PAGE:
A friend put out this message about a cat her family had adopted for her mother in a time of need. Now the beautiful long-haired calico Patches needs to find a new home where she can bring comfort to her people. No one in the family can adopt her so they hope to find a good home with someone who will love her just as much. Patches is young and has many years to spend with a new family.
Patches is a petite, sweet-tempered lap cat. We rescued her from Animal Friends for my mother 2 years ago when my mother was fighting cancer.
Since losing my mom last summer, Patches is a little lost and my dad can’t take care of her. We are hoping to find her a good home. She is a little shy at first, but snuggles with my children and myself whenever we visit. She is a bit of a puffball, and she has amazing markings. She has only been an indoor cat and she is about 3 to 4 years old. She will make a great addition to any family.
Patches is in Zelienople, north of Pittsburgh, PA. Please call 724-719-2229.
Animals helping people heal
What a wonderful idea for the family to choose a feline companion for a family member fighting illness, and to choose a rescue kitty as well. Often when illness strikes people are advised to or choose to give up their pets because their care is too much on top of the illness. There are times when this is very true, as we’ve seen with a few rescue stories here on The Creative Cat, such as Dorothy’s Pets. But this family knew that a feline companion could help this woman by providing the companionship and unconditional love that is the gift of any animal companion. Read about actual studies into this in Pet Therapy: How Animals And Humans Heal Each Other and Research says cats have healing powers.
Images used in this article were provided by Patches’ family.
All images and text used on this site are copyrighted to Bernadette E. Kazmarski unless otherwise noted and may not be used without my written permission. Please ask if you are interested in purchasing one as a print, or to use in a print or internet publication.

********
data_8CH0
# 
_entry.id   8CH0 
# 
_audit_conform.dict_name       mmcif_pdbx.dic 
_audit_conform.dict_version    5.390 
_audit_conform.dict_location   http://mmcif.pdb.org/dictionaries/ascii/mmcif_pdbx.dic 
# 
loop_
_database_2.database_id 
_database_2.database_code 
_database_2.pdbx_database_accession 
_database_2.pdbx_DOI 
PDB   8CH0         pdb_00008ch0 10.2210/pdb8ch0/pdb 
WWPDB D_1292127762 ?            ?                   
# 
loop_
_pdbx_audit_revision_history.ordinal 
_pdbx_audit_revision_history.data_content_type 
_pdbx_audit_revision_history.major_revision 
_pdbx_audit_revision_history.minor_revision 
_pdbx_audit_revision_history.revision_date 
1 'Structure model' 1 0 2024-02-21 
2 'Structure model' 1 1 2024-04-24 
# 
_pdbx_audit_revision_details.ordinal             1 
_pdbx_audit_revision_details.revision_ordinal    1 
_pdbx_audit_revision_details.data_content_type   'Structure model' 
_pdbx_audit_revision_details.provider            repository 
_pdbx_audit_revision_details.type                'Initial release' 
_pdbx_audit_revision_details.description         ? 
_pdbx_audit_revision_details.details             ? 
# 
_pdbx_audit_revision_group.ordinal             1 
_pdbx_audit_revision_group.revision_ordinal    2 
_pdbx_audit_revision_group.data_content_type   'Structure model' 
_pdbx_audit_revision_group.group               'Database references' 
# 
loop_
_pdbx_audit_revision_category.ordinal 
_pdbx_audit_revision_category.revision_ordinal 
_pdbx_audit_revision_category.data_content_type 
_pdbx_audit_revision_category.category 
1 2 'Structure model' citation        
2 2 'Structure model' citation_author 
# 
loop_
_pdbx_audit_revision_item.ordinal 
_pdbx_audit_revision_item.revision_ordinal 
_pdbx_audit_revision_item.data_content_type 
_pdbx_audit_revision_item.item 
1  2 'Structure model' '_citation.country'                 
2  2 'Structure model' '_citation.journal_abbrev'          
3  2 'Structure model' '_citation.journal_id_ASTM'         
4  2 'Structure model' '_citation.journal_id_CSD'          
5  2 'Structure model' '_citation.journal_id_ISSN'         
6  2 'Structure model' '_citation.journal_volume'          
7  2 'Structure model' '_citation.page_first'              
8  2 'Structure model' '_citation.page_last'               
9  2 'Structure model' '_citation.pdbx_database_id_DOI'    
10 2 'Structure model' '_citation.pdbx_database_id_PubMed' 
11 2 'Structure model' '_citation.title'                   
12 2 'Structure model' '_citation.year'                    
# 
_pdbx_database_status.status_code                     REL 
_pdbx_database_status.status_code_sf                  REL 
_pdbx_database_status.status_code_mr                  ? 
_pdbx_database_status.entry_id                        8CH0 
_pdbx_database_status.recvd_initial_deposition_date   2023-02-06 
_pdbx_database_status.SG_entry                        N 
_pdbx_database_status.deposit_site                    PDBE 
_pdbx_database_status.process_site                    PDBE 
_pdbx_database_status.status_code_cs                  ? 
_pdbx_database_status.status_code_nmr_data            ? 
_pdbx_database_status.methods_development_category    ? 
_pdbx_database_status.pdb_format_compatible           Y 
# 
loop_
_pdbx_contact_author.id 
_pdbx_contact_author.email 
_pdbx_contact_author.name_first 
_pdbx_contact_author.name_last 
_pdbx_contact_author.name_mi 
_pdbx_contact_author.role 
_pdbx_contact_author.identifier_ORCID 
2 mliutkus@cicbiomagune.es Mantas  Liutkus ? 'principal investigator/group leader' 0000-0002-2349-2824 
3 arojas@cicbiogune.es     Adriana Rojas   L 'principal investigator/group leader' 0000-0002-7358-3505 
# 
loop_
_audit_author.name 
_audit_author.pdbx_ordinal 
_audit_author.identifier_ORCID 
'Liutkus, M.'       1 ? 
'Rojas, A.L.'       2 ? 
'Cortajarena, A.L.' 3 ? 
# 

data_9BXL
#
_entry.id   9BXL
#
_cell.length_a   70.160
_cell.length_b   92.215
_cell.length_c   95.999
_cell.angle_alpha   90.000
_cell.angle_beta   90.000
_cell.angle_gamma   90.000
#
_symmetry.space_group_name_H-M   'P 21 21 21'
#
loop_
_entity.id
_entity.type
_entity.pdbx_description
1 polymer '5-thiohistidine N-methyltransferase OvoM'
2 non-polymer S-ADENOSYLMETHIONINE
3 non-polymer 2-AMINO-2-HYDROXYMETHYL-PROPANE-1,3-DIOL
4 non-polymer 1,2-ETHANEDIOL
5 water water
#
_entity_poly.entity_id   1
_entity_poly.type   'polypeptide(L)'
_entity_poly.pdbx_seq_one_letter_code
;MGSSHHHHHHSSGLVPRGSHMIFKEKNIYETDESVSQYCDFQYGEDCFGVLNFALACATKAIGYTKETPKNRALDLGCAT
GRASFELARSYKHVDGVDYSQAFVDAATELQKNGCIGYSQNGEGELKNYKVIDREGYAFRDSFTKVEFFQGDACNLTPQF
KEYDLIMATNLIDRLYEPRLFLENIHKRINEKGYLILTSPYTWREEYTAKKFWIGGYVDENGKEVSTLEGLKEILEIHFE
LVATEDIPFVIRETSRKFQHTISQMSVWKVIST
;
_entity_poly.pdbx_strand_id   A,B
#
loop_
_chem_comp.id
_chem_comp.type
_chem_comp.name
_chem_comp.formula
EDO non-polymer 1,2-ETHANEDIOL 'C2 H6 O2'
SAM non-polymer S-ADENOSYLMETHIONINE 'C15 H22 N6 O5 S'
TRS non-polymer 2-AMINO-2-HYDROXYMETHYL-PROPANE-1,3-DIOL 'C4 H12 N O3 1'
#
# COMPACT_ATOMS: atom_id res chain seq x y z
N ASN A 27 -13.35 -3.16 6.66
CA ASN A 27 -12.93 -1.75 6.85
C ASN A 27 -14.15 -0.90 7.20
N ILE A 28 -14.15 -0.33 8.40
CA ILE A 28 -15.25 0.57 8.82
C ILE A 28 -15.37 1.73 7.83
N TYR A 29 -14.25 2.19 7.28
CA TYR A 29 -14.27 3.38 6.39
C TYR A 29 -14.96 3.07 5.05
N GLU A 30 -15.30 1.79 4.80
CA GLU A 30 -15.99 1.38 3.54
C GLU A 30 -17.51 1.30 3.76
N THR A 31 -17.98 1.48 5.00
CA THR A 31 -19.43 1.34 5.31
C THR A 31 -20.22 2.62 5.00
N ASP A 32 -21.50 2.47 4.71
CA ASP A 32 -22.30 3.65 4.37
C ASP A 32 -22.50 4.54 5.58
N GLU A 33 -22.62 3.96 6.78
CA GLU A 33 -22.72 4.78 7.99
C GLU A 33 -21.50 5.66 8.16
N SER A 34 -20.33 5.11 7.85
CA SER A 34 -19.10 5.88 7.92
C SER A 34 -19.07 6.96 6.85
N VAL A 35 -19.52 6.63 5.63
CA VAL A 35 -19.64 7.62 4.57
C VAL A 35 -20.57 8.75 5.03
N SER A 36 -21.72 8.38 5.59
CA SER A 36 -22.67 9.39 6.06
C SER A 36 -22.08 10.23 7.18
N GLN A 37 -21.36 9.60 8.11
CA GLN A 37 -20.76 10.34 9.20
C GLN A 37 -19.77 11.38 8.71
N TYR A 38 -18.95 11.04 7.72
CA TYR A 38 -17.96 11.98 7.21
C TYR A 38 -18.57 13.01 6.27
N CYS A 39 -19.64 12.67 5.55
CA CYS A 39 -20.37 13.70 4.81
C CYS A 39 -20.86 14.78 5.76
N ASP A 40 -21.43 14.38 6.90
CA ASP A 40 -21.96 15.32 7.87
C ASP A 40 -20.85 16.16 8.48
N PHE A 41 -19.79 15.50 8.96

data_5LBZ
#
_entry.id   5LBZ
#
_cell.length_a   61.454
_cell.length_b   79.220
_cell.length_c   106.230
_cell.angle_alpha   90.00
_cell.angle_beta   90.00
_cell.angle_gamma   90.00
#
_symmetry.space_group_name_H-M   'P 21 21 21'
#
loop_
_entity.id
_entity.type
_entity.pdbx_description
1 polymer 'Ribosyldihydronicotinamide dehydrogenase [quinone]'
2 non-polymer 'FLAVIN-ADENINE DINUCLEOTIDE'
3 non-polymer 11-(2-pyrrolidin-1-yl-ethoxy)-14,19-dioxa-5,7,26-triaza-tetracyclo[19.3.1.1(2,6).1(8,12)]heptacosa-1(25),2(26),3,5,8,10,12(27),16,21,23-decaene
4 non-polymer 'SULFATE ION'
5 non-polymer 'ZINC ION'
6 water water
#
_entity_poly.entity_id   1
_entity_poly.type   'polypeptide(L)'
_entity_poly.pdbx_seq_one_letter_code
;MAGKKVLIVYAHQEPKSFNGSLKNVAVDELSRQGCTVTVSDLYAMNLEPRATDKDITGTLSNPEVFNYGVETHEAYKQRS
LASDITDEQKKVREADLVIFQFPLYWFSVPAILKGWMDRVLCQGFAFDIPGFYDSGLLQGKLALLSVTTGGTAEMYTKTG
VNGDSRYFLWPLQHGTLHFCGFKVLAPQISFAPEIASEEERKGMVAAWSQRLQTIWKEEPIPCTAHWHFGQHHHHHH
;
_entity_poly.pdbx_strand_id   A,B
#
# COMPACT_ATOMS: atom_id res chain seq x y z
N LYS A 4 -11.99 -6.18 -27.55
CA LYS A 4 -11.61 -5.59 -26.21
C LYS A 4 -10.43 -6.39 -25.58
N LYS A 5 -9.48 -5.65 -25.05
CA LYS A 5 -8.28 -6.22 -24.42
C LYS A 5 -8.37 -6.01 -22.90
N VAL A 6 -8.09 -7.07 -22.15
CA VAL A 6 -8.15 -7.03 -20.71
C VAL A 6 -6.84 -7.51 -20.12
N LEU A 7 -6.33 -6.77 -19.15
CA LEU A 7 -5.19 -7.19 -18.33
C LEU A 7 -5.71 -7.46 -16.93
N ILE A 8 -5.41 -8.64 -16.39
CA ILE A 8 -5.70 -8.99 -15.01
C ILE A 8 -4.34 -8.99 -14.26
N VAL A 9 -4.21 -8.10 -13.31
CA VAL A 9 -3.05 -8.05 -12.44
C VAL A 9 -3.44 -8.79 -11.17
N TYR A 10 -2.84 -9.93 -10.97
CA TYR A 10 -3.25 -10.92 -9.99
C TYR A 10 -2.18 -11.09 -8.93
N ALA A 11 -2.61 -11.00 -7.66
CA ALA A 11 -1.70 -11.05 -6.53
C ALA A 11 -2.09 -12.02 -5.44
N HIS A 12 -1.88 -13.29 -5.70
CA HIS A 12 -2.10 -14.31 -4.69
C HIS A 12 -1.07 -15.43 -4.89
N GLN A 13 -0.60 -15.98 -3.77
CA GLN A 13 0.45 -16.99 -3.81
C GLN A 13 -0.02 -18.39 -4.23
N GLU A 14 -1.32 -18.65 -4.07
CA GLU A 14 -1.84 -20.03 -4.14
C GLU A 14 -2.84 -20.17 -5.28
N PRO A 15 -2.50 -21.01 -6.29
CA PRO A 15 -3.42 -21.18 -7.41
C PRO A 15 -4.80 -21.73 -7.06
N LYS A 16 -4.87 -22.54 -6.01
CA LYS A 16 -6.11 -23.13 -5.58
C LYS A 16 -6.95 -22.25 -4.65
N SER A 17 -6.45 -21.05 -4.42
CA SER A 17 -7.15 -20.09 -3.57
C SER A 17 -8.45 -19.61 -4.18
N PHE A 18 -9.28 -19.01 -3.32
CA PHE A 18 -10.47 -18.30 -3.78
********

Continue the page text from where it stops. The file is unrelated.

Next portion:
If cats can paint, why can’t they photograph, too? Peaches Kazmarski has been looking for a creative outlet all her life, and finally found it one day when her person left her camera unattended.
“It was just too convenient,” Peaches remarks. “She walked away from one of her ridiculous projects, leaving the camera on the tripod and a convenient stool next to it and stuff all around. I couldn’t resist giving it a try, seeing that it was all set up and ready to go. I didn’t even have to turn the camera on.”
One of my newest portraits is Georgie, decidedly the princess of her household!
This is the result of my first session, and I just love the energy of these early portraits with loose details and big strokes; it’s also my first session with my new Sennelier pastels and I largely attribute my satisfaction with this proof compared to past portraits at this point to the colors, texture and quality of my new pastels—more on those in another article.
But at this point I can tell if the portrait is on its way if I can see the finished work my customer and I discussed and, more importantly, feel the subject in it at this early stage, and I definitely feel Georgie here. So did her mom when she saw this proof. I have a number of things to adjust, like her eye color, details in her face and the rest of her fur, and ultimately add the all-important whiskers and ear hair, but I’ll work those out as I go along.